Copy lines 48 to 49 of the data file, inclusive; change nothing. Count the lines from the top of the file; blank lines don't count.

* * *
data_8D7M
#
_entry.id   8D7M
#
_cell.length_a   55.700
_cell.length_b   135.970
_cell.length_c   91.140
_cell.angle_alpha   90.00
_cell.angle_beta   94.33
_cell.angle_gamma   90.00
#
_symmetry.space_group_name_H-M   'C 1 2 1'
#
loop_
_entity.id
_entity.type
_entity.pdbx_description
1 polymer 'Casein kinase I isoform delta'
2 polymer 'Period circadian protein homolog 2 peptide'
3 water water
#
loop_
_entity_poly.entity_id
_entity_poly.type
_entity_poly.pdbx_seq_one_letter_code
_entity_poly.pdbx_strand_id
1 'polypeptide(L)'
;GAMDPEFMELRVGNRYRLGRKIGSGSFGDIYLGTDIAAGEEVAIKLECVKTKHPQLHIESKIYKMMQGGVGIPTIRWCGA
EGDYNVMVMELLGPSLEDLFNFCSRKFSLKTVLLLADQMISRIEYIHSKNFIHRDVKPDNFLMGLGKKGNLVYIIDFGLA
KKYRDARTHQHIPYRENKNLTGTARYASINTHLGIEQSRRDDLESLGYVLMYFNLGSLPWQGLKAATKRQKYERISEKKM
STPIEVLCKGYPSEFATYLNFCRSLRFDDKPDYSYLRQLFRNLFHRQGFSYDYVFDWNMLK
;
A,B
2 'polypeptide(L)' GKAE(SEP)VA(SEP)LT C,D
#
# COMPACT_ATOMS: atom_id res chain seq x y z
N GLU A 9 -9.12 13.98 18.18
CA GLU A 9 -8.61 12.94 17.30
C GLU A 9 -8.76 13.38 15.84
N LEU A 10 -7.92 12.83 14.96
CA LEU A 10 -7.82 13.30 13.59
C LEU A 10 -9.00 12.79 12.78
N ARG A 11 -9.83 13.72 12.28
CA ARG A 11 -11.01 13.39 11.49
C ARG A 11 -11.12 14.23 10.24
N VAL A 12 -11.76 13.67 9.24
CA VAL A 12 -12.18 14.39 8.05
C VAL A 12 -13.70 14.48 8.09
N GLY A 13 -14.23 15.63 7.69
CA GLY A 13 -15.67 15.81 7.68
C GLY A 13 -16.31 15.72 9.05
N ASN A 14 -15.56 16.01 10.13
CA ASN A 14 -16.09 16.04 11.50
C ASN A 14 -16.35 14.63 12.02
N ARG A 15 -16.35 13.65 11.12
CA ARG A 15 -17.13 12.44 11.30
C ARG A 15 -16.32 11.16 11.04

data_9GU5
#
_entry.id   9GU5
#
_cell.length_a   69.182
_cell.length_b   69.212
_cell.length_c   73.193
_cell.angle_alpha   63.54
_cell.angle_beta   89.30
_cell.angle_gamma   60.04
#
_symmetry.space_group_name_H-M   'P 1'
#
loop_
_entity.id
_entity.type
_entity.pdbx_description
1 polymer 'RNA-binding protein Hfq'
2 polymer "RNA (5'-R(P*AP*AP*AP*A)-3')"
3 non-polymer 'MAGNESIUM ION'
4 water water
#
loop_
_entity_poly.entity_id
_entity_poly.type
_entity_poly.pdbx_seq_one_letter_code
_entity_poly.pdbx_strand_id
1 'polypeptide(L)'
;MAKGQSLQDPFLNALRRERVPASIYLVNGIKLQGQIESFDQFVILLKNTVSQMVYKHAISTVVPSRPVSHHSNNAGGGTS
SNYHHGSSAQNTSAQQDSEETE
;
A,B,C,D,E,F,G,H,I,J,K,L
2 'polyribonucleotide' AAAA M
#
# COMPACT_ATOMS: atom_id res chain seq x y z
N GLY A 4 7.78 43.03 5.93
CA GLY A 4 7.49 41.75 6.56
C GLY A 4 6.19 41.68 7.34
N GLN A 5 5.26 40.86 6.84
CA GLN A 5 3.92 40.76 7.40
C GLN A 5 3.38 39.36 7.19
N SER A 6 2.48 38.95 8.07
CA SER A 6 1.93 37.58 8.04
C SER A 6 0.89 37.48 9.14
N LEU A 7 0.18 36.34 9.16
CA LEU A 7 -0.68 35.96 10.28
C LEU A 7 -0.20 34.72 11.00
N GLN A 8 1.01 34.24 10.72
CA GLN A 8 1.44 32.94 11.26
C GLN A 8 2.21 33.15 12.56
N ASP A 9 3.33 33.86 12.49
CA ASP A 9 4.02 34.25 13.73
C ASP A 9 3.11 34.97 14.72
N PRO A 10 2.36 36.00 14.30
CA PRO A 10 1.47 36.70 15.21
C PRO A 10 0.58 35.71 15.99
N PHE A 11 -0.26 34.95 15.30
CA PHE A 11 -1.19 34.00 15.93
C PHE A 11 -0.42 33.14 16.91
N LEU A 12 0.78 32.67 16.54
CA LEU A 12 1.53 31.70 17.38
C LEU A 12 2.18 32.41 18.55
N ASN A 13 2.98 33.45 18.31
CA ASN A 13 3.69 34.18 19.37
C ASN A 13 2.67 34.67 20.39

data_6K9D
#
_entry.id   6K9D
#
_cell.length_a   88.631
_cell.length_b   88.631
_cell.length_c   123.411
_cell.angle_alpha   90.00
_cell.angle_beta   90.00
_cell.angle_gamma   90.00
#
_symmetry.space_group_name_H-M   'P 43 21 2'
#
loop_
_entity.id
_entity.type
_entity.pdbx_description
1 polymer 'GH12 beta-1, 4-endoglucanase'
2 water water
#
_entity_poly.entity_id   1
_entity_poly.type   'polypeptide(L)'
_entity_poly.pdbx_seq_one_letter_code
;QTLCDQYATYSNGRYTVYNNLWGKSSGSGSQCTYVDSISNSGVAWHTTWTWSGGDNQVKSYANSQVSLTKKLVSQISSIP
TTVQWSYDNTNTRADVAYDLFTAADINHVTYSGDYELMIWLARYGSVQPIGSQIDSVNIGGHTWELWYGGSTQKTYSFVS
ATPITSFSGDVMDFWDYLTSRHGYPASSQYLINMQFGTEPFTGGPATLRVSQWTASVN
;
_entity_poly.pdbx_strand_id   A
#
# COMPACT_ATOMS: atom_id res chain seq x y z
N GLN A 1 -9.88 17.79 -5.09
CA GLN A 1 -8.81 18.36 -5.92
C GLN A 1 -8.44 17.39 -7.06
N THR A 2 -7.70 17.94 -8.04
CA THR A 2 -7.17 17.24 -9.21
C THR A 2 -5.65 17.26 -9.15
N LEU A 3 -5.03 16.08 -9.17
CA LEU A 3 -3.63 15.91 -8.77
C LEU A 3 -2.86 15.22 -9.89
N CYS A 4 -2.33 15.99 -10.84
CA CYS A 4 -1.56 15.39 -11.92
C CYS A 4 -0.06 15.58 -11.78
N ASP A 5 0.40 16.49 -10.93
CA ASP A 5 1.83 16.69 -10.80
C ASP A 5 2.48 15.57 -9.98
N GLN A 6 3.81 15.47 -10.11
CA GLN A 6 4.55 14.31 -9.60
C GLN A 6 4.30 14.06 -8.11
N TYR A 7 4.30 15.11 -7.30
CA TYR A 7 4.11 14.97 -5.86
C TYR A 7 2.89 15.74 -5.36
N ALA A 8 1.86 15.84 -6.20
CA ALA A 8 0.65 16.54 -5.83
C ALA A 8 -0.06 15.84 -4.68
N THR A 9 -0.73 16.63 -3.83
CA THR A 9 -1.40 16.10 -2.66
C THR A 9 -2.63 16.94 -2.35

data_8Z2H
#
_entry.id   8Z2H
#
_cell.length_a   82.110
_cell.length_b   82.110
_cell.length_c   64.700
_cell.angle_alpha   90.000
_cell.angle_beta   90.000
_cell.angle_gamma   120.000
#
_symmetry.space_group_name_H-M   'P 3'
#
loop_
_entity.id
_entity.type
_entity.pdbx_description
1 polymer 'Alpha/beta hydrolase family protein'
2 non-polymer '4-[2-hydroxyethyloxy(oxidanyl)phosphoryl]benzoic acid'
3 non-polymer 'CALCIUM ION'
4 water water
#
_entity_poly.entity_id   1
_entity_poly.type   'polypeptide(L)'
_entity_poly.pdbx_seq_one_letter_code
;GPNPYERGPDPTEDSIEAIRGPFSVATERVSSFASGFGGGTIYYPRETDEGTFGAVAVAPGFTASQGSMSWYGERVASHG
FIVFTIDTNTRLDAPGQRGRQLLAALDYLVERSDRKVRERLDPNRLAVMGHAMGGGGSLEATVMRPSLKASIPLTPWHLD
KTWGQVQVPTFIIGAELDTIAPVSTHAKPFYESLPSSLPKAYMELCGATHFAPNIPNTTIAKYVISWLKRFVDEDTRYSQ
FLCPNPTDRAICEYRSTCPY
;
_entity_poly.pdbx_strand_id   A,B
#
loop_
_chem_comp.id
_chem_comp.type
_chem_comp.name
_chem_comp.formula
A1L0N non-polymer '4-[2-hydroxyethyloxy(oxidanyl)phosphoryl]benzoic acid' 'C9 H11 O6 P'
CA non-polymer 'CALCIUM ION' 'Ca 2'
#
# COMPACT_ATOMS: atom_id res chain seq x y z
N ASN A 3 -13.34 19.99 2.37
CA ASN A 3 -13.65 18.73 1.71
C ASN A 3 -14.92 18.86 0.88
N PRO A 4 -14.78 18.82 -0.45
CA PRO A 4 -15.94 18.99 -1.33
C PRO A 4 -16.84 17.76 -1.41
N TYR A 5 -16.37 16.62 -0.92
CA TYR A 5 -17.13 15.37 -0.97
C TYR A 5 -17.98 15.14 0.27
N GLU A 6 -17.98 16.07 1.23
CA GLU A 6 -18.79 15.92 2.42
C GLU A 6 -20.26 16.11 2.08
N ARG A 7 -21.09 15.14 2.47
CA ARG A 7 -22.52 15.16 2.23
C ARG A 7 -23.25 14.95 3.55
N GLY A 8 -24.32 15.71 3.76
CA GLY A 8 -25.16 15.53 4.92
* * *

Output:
C VAL A 12 -13.70 14.48 8.09
N GLY A 13 -14.23 15.63 7.69